Ware/Ware Family

Cilician Iron Age Fluted Ware

Turkey/Eastern Mediterranean

Iron Age I, Iron Age II

11th - 7th century BCE

Ware/Ware Family: Cilician Iron Age Fluted Ware

Ware/Ware Family Name, Origin, and Date

Cilician Iron Age Fluted Ware

Turkey/Eastern Mediterranean

11th - 7th century BCE

Iron Age I, Iron Age II

Fluted Ware vessels occur regularly in the Iron Age assemblages of the Middle Iron Age in Cilicia, though they are not as common as other decorated wares like Red Slip or Cypro-Cilician Painted Wares. They are characterized by a decorative pattern of parallel vertical or slightly diagonal incisions or grooves on the lower body of the vessel.

Fluted wares were part of the Late Bronze Age ceramics repertoire of Cilicia but those examples differ in quality/precision and cease in the LBA-IA transitional period. The Iron Age Fluted Ware seems to be part of the Eastern Mediterranean pottery koiné that also influenced the painted wares.

Bucchero Ware

Black Slip Ware

The characteristic decoration is a set of parallel vertical or slightly diagonal incisions or grooves that runs around the lower body of the vessel. The upper end of this group is typically bordered by one or more horizontal incision(s) or groove(s).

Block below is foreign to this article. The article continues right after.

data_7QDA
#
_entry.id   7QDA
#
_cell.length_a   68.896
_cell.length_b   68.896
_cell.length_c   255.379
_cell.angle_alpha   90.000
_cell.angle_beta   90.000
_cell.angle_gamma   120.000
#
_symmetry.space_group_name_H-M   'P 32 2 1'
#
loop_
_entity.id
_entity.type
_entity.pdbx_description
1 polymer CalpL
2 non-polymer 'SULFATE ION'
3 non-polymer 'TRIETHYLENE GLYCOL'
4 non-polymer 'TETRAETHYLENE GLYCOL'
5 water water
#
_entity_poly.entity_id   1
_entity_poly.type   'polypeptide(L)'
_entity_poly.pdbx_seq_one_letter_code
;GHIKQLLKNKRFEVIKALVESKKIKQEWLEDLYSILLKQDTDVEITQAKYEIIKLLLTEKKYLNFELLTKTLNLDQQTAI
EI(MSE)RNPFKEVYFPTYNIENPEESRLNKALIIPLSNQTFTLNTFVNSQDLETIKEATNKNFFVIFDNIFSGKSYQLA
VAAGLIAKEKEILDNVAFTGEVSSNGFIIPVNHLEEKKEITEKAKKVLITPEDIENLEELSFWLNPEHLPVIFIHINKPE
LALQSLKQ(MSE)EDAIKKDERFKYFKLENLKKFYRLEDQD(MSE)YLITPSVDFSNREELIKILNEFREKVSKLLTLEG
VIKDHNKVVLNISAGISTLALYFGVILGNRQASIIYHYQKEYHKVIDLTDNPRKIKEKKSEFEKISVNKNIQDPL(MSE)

The most common shapes are (1.) a small jug with one handle  (2.) a rounded bowl with unaccentuated, flattened rim. The rounded bowl is a shared vessel shape with Red Slip Ware.

All vessels are wheel-made and can be coated with a thin black or a thick dark brown to red slip. Two groups seem to have been manufactured differently but shall be treated as one ware family for the common, very distinct decorative characteristic.


  • The group with a thick red or brown slip has the same appearance as Red Slip Ware. They show similar temper (mixed medium-fine mineral inclusions) and firing colors (tan, dark brown, brown-reddish) as the common local  plain, painted and red slipped wares and are thus probably also made from the Cilicia/Ceyhan plain calcareous Petrofabric.

    • Some examples without a slip were fired to a dark red, brown or grey color and often burnished for a lustrous surface.



  • The examples with a thin black slip show a sandy, yellow-whiteish matrix and no mineral inclusions. This technology seems to have been applied mainly to closed vessel shapes. (This ware is similar to Cypriot Matt Black (Iron Age) and the examples from Cilicia might have been imported from the island.

Site Distribution

Sirkeli Höyük (Turkey/Eastern Mediterranean)

Vessels 2
Break Photos 0
Petrographic Samples 0
Bibliography
  1. G.M.A Hanfmann. "The Iron Age Pottery of Tarsus" in Excavations at Gözlü Kule, Tarsus, Vol. III Text, The Iron Age, ed(s). H. Goldman. Princeton, New Jerse: 1963, 18-332 , Page(s) 66-67.
Discussion/Questions/Acknowledgements